Definition of Captive Portal
A webpage which is permitted to be viewed and accessed by a public-network user before the authenticated access is granted will be called a captive portal. These are generally utilized by business centers or entities where frequent and massive public interference is a regular norm such as airports, cafes, and hotel lobbies, etc. Wherever Wi-Fi hotspots are available for internet users, captive portals are activated.
Understanding a Wi-Fi Hotspot
Any area where wireless internet access is available will be termed as a Wi-Fi hotspot. The term Hotspot is interchangeably used for the place where the wi-fi signals are available and the device that broadcast the signals. This device can be a Wi-Fi router or a Wi-Fi access point (WAP). Similarly, Wi-Fi Router and WAP/Wireless Access Point are two terms that are interchangeably used.
Captive Portals and Hotspots
Almost all the commercially activated Hotspots are actually Captive Portals. The hotspots appear as areas offering unencrypted or open Wi-Fi signal and once users have logged on, these redirect the traffic to a particular web page. This web page is known as the “Splash Page” and usually it asks users about login information or informs them about the fees of internet access. The beneficial aspect is that a majority of the laptops get automatically connected to the Open wi-fi signal. As soon as the client runs Internet Explorer or any other browser, they are instantly directed to the Splash page regardless of the website they are trying to access.
What are DIY Captive Portals?
If a user doesn’t want to utilize a hosted Hotspot the other option available is the DIY Captive Portal. DIY Captive Portals are those commercial software packages that act as actual captive portals and usually run on Linux or Windows OS. The requirement is that a DIY portal has to be activated on a PC 24 hours a day.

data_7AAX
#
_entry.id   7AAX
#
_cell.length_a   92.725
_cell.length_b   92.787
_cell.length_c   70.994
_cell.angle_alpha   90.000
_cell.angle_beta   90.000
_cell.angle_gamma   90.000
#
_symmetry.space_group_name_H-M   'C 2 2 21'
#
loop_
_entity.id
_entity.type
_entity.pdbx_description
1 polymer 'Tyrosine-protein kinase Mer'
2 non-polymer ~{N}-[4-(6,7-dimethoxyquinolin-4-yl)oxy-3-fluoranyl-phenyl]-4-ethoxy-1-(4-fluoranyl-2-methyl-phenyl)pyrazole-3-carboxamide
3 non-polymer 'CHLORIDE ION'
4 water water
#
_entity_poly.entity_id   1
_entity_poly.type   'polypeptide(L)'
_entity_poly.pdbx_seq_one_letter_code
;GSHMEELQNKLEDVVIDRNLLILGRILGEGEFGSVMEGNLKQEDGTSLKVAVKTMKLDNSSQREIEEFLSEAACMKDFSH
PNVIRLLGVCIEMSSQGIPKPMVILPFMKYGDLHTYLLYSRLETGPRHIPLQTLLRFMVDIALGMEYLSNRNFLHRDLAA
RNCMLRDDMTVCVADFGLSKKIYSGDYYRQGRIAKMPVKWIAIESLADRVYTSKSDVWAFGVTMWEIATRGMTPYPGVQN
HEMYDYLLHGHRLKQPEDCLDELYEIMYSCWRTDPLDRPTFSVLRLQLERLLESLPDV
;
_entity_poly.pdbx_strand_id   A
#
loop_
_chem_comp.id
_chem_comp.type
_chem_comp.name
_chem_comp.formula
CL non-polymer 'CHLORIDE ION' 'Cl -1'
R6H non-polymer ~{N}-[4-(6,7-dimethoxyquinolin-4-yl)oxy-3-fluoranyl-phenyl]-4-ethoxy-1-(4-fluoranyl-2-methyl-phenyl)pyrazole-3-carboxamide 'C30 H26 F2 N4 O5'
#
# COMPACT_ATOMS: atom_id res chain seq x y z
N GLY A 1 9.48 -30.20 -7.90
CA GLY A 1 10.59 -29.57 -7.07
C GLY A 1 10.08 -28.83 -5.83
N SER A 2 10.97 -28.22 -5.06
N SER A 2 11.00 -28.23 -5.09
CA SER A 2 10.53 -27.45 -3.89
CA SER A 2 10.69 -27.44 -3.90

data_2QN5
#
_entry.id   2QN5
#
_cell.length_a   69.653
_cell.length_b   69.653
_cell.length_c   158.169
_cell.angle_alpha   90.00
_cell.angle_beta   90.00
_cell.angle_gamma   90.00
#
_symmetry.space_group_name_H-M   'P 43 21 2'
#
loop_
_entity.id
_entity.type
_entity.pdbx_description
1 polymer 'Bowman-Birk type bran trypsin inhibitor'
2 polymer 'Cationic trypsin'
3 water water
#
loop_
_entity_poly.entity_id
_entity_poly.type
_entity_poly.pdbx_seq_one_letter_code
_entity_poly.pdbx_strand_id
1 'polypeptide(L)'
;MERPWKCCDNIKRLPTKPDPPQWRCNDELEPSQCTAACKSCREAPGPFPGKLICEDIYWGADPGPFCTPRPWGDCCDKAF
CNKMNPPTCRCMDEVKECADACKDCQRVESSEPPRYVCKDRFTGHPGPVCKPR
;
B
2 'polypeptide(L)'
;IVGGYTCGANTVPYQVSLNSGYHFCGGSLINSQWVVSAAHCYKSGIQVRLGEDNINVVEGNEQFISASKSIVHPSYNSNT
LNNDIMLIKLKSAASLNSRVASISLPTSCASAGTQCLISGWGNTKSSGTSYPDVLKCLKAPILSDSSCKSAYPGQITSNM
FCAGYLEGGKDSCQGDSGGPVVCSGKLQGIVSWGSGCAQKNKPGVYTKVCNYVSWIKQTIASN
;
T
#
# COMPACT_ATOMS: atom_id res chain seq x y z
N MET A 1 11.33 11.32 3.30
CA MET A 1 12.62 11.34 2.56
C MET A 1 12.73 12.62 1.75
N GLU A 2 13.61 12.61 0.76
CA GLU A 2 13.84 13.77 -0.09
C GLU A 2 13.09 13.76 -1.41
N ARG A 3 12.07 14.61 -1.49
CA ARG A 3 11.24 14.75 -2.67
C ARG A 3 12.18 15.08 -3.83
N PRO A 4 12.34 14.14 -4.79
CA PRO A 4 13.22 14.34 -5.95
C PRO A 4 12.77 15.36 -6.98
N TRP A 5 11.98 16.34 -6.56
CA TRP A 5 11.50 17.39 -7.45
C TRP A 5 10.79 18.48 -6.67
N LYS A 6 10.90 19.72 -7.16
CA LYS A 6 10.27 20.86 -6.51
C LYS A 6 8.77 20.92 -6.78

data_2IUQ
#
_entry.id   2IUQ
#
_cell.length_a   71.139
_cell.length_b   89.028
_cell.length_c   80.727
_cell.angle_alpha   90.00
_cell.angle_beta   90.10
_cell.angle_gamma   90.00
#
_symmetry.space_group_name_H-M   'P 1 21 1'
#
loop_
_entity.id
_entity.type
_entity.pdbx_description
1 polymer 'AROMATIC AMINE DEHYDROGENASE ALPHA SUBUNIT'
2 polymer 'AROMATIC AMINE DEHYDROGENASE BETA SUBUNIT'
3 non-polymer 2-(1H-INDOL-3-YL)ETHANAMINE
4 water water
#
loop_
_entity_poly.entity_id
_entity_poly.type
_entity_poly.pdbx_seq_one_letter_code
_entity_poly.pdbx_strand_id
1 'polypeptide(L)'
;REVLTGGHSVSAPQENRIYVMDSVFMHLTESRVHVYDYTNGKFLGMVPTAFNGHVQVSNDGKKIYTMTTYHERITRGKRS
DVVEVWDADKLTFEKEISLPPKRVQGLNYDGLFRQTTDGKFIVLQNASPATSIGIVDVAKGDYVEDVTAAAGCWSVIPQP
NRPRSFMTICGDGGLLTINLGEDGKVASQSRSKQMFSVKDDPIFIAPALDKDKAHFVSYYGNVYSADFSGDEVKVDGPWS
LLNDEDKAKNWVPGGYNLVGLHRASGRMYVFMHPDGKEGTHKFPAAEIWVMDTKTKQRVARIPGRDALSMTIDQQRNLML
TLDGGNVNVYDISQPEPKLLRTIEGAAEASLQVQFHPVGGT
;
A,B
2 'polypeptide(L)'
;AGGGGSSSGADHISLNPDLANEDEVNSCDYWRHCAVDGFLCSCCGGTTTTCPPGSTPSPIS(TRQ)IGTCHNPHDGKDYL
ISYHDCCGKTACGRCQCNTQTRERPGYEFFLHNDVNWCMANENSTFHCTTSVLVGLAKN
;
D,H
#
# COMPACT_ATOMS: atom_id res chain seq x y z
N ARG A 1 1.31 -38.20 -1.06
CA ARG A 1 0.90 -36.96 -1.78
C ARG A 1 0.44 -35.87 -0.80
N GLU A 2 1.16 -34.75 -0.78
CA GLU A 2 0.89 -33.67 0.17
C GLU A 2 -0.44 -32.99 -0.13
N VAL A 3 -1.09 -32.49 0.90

How Captive Portals Function?
Once a user firstly logs on to a network where captive portal is enabled, the user will encounter a web page that asks him/her to perform certain actions before allowing full fledge internet access. These actions may include going through an Acceptable Use Policy or AUP and clicking on the button for accepting the terms and conditions. Some captive portals can ask the user for a pre-assigned ID and password while some just display sponsored advertisement which the user must close in order to access the internet.
Benefits of Captive Portals
Captive portals are mainly used for authenticating the users and limiting their access. The use of captive portals is beneficial because the authentication process not just discourages but minimizes the use of hotspots as platforms for carrying out illegal activities. Usually, all the servers where captive portals have been enabled comprise of anti-virus and firewall programs, which also offer comprehensive security to users and their data.
Another beneficial aspect is that captive portals minimize bandwidth hogging through a technique called bandwidth shaping or bandwidth throttling. This can be performed by conducting additional programming in the settings of captive portal. Bandwidth shaping can limit the speed at which users download large files as well as the size of files that are allowed to be downloaded. The controlling program limits the number of files a user can download in a single session and can also restrict access of such sites where large files are usually available for downloading such as torrents.